Shut Down Levels

Alarm Only (Level 1)
The system that provides the lowest level of automatic physical protection is usually the alarm-only system. At this level, process conditions are monitored and impending problems are brought to the attention of the operator. The alarm-only level is used where the operator has time to take corrective action and remedy the
problem. It is also used to indicate minor failures or abnormal operation of equipment
or monitoring devices.

Individual Equipment Shutdown (Level 2)
The second lowest level system shuts down individual units of equipment such as a pump or a compressor, or, on a production platform, a test separator. An example from a refinery is the automatic shutdown of a compressor due to mechanical failure.

Process Train Shutdown (Level 3)
The next level of protection is a process train shutdown. At this level all of the process systems affected by a malfunction are shut down. An example is a production separator, one of several feeding gas to a compressor, which feeds a glycol contactor. Liquid from the separator is fed to a dedicated heater-treater and then to pumps. A malfunction in the separator shuts down the inlet to the separator, the heater-treater, and the pumps. It does not shut down the compressor and glycol systems. In a refinery, parallel trains in a sulfur removal facility is an example in which one process train could be shut down while the other continues to operate.

Complete Process System Shutdown (Level 4)
The second highest level of shutdown is a complete process system shutdown, commonly in large gas processing plants. Upon detection of a possibly dangerous operating condition, such as high pressure in the inlet separator, the plant is isolated from all incoming and outgoing streams, and process equipment is shut down.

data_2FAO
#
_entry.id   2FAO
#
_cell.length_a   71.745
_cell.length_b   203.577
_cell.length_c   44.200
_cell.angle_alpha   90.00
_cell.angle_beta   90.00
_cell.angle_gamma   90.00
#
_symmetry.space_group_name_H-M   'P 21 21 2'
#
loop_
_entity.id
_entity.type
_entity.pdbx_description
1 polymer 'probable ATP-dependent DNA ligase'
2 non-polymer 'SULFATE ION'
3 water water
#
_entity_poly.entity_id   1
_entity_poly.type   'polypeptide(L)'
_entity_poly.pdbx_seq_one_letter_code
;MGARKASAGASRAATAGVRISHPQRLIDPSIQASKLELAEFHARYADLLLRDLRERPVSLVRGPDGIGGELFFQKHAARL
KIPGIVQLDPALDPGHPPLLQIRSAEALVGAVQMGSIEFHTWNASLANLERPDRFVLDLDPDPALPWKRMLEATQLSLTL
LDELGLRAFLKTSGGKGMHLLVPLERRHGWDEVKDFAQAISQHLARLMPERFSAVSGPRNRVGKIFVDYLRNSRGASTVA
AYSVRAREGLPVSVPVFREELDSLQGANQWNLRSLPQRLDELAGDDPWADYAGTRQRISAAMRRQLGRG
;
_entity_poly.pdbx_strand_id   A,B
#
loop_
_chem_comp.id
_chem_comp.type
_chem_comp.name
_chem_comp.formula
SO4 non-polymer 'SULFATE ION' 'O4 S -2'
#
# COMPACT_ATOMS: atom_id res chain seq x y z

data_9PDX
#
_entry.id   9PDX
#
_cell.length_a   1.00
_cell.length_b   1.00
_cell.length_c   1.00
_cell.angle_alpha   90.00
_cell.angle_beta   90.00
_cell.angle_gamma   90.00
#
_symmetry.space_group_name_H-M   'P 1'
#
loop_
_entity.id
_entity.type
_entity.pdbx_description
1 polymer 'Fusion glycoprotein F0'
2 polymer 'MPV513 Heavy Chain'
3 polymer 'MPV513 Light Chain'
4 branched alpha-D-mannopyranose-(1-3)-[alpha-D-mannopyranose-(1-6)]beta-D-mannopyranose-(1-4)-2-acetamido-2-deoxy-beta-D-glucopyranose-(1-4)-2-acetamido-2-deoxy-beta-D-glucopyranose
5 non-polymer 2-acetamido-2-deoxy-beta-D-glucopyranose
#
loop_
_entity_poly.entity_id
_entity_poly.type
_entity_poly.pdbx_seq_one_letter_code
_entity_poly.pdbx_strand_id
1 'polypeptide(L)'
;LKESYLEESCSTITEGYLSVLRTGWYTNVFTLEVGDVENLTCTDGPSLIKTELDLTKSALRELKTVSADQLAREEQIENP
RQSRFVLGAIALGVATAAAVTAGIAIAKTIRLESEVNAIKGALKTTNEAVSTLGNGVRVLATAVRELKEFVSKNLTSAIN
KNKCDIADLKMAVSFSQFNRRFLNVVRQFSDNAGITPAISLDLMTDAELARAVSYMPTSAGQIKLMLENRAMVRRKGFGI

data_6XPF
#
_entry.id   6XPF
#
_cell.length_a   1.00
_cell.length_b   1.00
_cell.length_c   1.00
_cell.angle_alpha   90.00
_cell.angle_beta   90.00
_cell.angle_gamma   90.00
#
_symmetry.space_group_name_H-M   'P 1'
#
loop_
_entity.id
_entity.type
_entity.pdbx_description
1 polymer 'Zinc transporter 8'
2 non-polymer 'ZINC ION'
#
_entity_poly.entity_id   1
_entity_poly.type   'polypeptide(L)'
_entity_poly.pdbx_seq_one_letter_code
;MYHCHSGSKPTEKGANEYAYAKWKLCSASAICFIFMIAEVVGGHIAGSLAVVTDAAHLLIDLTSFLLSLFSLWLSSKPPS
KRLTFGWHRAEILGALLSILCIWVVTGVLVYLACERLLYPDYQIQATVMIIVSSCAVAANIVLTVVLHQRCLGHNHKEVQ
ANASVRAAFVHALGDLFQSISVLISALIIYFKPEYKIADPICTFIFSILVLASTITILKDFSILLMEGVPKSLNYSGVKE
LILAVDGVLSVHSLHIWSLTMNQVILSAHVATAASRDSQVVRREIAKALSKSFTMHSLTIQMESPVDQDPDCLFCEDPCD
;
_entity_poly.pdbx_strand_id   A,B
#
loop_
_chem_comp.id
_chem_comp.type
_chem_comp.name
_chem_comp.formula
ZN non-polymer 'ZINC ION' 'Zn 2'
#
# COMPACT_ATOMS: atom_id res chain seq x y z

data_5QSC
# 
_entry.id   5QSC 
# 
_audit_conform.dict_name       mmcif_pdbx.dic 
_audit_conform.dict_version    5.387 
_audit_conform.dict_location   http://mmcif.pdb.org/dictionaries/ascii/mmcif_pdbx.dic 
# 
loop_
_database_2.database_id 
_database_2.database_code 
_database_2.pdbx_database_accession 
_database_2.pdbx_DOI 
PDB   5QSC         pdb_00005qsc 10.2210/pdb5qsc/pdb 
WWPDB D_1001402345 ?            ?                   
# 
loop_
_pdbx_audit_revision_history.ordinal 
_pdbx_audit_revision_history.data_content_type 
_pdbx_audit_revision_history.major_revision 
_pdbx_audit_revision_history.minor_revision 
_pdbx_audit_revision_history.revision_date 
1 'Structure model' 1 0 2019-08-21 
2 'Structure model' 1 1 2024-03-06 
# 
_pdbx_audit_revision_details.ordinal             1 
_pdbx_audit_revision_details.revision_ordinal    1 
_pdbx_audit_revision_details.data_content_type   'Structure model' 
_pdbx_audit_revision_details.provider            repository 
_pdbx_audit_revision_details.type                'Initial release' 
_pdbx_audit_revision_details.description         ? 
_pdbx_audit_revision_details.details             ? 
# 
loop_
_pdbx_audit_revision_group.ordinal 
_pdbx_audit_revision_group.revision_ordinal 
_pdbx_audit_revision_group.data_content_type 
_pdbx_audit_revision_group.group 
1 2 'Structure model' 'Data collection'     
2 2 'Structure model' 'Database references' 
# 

Emergency Shutdown (Level 5)
The highest level of shutdown is usually referred to as an emergency shutdown (ESD). At this level, all process systems are shut down, as in a complete process shutdown. Additionally, the entire plant is usually depressured to the extent practical. This shutdown level usually results from either the automatic detection of catastrophic conditions such as fire or major gas leaks, or from operator decision and action to initiate the ESD.

Not every protective system includes all levels of shutdown. For example, very few refinery facilities have complete emergency shutdown systems as defined above. Refineries are staffed 24 hours a day, and the operators are trained to respond to emergencies. On the other hand, manned offshore platforms are required by law to have complete emergency shutdown systems, even though they are staffed 24 hours a day by trained operators.

In the event of a major release or fire, it is essential that personnel be in a position to quickly respond to the emergency. The highest level of protective system, emergency shutdown, enables the operators to concentrate on emergency response and life safety while the facility automatically shuts down.

Generally, refinery protective systems go up to Level 2, with a few process train shutdown systems (sulfur plants, hydrotreaters). Most onshore gas processing plants have Level 4 shutdowns, and many have complete emergency Level 5 shutdown systems. Some of these locations operate unattended.